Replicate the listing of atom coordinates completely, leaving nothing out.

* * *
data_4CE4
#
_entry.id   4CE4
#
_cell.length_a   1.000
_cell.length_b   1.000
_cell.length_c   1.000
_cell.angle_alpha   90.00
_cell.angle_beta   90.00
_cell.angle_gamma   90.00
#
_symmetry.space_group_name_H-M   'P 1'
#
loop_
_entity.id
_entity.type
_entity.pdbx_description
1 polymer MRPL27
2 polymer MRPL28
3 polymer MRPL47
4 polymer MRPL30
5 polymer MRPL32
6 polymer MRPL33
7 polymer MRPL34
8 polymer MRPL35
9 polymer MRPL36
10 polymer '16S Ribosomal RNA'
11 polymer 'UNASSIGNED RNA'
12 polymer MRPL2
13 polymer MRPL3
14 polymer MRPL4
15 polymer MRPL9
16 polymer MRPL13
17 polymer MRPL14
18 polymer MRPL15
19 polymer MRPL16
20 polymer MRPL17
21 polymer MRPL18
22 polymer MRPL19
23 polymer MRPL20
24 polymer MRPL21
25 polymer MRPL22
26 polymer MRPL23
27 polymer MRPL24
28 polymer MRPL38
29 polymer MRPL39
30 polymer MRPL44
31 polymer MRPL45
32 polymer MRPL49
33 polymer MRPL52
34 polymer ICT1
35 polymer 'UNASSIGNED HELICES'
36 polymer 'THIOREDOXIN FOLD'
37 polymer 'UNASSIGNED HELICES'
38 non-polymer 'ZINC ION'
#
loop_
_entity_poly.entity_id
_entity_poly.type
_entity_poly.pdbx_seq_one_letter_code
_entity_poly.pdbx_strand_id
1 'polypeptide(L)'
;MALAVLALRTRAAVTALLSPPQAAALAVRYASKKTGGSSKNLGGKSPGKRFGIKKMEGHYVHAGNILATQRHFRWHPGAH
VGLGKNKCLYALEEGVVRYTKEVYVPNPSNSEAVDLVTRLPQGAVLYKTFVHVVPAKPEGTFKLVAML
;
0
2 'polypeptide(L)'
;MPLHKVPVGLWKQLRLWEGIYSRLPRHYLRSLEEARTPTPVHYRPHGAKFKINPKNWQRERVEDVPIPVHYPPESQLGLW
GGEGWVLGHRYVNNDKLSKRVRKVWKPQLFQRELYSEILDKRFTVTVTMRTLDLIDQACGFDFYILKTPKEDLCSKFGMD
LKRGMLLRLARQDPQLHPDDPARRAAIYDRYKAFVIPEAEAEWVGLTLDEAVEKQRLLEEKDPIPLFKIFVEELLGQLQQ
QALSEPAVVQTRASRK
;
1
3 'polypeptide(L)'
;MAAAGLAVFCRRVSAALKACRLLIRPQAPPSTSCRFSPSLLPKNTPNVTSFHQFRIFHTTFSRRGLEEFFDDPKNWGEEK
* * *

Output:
data_4CE4
#
_entry.id   4CE4
#
_cell.length_a   1.000
_cell.length_b   1.000
_cell.length_c   1.000
_cell.angle_alpha   90.00
_cell.angle_beta   90.00
_cell.angle_gamma   90.00
#
_symmetry.space_group_name_H-M   'P 1'
#
loop_
_entity.id
_entity.type
_entity.pdbx_description
1 polymer MRPL27
2 polymer MRPL28
3 polymer MRPL47
4 polymer MRPL30
5 polymer MRPL32
6 polymer MRPL33
7 polymer MRPL34
8 polymer MRPL35
9 polymer MRPL36
10 polymer '16S Ribosomal RNA'
11 polymer 'UNASSIGNED RNA'
12 polymer MRPL2
13 polymer MRPL3
14 polymer MRPL4
15 polymer MRPL9
16 polymer MRPL13
17 polymer MRPL14
18 polymer MRPL15
19 polymer MRPL16
20 polymer MRPL17
21 polymer MRPL18
22 polymer MRPL19
23 polymer MRPL20
24 polymer MRPL21
25 polymer MRPL22
26 polymer MRPL23
27 polymer MRPL24
28 polymer MRPL38
29 polymer MRPL39
30 polymer MRPL44
31 polymer MRPL45
32 polymer MRPL49
33 polymer MRPL52
34 polymer ICT1
35 polymer 'UNASSIGNED HELICES'
36 polymer 'THIOREDOXIN FOLD'
37 polymer 'UNASSIGNED HELICES'
38 non-polymer 'ZINC ION'
#
loop_
_entity_poly.entity_id
_entity_poly.type
_entity_poly.pdbx_seq_one_letter_code
_entity_poly.pdbx_strand_id
1 'polypeptide(L)'
;MALAVLALRTRAAVTALLSPPQAAALAVRYASKKTGGSSKNLGGKSPGKRFGIKKMEGHYVHAGNILATQRHFRWHPGAH
VGLGKNKCLYALEEGVVRYTKEVYVPNPSNSEAVDLVTRLPQGAVLYKTFVHVVPAKPEGTFKLVAML
;
0
2 'polypeptide(L)'
;MPLHKVPVGLWKQLRLWEGIYSRLPRHYLRSLEEARTPTPVHYRPHGAKFKINPKNWQRERVEDVPIPVHYPPESQLGLW
GGEGWVLGHRYVNNDKLSKRVRKVWKPQLFQRELYSEILDKRFTVTVTMRTLDLIDQACGFDFYILKTPKEDLCSKFGMD
LKRGMLLRLARQDPQLHPDDPARRAAIYDRYKAFVIPEAEAEWVGLTLDEAVEKQRLLEEKDPIPLFKIFVEELLGQLQQ
QALSEPAVVQTRASRK
;
1
3 'polypeptide(L)'
;MAAAGLAVFCRRVSAALKACRLLIRPQAPPSTSCRFSPSLLPKNTPNVTSFHQFRIFHTTFSRRGLEEFFDDPKNWGEEK